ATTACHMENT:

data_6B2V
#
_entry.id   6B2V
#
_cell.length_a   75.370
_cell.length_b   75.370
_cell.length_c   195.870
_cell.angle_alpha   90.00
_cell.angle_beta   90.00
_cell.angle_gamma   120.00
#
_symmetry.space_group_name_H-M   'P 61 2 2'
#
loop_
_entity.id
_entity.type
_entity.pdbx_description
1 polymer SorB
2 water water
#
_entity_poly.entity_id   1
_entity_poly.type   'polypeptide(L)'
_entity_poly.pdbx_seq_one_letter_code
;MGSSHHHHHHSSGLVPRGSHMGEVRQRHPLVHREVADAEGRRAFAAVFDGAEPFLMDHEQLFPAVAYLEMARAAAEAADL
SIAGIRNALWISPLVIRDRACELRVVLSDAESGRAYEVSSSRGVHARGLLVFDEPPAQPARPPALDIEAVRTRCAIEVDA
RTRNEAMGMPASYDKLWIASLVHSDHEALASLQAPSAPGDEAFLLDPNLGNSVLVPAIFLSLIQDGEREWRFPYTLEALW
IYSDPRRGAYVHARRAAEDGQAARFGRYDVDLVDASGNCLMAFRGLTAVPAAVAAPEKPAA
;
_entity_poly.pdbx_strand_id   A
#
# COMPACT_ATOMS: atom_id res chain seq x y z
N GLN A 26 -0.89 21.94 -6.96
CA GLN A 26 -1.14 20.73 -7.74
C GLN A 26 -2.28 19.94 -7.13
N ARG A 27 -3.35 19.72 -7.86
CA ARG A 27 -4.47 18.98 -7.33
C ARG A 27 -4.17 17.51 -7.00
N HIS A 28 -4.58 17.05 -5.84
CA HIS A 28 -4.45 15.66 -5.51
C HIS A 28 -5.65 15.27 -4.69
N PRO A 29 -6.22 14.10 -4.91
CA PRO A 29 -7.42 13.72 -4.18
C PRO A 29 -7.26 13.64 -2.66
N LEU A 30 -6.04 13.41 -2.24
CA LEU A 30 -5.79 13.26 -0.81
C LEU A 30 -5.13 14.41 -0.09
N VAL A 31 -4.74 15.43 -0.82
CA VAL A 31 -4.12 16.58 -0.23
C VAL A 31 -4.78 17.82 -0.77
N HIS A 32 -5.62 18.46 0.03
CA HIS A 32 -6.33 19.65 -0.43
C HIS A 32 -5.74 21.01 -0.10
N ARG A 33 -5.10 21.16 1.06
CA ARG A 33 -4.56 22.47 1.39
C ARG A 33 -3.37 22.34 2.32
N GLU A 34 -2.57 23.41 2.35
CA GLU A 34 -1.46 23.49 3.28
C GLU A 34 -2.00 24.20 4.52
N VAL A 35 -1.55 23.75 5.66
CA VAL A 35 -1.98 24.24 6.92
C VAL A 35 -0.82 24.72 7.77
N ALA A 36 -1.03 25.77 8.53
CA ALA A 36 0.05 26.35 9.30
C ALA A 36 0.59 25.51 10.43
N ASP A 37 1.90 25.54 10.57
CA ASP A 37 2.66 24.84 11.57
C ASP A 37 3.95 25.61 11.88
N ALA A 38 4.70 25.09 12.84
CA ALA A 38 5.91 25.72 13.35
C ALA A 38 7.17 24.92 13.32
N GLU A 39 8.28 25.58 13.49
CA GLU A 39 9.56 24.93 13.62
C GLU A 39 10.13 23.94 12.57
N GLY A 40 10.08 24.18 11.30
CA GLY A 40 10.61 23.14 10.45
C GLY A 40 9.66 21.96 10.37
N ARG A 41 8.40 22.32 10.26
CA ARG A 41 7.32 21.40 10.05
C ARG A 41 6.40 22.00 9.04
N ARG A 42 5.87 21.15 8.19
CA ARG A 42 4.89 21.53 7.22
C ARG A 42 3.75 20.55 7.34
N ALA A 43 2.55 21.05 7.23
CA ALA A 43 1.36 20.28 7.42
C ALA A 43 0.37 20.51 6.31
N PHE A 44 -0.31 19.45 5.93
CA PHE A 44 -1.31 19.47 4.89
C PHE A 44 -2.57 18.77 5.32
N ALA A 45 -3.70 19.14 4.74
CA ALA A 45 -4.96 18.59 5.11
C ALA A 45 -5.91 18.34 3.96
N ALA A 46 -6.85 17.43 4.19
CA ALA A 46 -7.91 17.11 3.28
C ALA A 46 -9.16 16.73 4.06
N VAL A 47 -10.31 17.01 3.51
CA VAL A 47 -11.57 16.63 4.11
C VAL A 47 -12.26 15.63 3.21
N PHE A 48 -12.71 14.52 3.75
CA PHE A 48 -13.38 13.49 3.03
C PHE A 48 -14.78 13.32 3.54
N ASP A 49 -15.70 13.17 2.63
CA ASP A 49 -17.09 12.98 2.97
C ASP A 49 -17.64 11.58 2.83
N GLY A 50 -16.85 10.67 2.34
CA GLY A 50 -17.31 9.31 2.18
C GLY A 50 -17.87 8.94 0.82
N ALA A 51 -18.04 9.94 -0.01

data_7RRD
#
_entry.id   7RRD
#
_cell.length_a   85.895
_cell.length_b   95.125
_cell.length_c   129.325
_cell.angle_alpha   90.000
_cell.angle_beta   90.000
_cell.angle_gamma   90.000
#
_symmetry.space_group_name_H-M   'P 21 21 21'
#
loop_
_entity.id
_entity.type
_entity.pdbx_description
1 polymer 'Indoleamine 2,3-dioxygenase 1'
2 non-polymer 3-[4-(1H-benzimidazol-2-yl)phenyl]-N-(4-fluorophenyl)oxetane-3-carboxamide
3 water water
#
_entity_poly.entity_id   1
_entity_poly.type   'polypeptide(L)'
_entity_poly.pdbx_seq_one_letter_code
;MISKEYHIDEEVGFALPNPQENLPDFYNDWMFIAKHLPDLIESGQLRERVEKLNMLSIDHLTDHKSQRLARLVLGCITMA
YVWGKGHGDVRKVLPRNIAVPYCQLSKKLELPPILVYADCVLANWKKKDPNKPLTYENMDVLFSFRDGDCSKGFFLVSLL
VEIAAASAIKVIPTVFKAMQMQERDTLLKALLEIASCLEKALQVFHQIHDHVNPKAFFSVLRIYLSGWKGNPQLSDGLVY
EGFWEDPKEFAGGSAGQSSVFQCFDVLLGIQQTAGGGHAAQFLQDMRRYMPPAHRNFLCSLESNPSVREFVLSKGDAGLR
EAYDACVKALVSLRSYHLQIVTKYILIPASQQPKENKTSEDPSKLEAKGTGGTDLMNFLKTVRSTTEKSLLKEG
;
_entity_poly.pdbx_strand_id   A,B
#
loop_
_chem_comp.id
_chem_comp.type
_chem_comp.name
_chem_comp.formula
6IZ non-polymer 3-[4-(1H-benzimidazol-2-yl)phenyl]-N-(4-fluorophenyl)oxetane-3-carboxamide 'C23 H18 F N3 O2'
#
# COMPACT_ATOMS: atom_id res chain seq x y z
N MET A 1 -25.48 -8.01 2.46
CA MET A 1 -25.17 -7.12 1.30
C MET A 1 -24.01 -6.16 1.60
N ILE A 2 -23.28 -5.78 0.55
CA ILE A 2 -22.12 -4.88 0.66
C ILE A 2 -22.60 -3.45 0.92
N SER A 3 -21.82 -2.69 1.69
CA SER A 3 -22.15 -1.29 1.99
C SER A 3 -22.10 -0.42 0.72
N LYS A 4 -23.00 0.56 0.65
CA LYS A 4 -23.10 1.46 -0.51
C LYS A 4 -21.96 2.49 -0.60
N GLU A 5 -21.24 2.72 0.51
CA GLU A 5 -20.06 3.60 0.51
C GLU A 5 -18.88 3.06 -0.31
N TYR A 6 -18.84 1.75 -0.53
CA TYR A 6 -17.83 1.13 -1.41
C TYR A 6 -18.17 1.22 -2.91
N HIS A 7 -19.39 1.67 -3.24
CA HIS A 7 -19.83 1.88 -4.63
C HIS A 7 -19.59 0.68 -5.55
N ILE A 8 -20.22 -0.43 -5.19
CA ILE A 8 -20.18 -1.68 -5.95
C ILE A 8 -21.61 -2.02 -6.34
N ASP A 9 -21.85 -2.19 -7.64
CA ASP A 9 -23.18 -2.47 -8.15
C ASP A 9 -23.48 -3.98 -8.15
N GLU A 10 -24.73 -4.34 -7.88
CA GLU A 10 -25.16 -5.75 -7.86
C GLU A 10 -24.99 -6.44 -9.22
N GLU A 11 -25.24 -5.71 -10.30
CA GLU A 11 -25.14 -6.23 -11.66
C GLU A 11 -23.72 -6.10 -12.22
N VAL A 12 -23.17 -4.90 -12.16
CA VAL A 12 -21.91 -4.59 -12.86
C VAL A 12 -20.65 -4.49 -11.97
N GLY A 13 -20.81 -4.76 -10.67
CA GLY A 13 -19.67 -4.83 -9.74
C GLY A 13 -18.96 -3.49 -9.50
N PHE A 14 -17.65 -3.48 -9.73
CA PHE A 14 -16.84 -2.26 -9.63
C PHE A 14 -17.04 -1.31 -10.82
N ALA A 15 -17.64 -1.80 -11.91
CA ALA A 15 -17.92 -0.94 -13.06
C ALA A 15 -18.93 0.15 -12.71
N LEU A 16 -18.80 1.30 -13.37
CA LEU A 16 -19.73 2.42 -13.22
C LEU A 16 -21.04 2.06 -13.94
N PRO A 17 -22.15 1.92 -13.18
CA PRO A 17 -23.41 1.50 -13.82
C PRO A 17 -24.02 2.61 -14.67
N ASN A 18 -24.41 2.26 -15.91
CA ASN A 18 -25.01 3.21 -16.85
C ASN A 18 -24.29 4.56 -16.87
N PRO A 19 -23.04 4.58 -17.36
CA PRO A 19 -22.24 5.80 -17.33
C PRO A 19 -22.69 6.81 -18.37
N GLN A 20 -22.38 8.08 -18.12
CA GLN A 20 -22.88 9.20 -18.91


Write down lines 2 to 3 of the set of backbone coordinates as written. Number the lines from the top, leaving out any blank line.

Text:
#
_entry.id   6B2V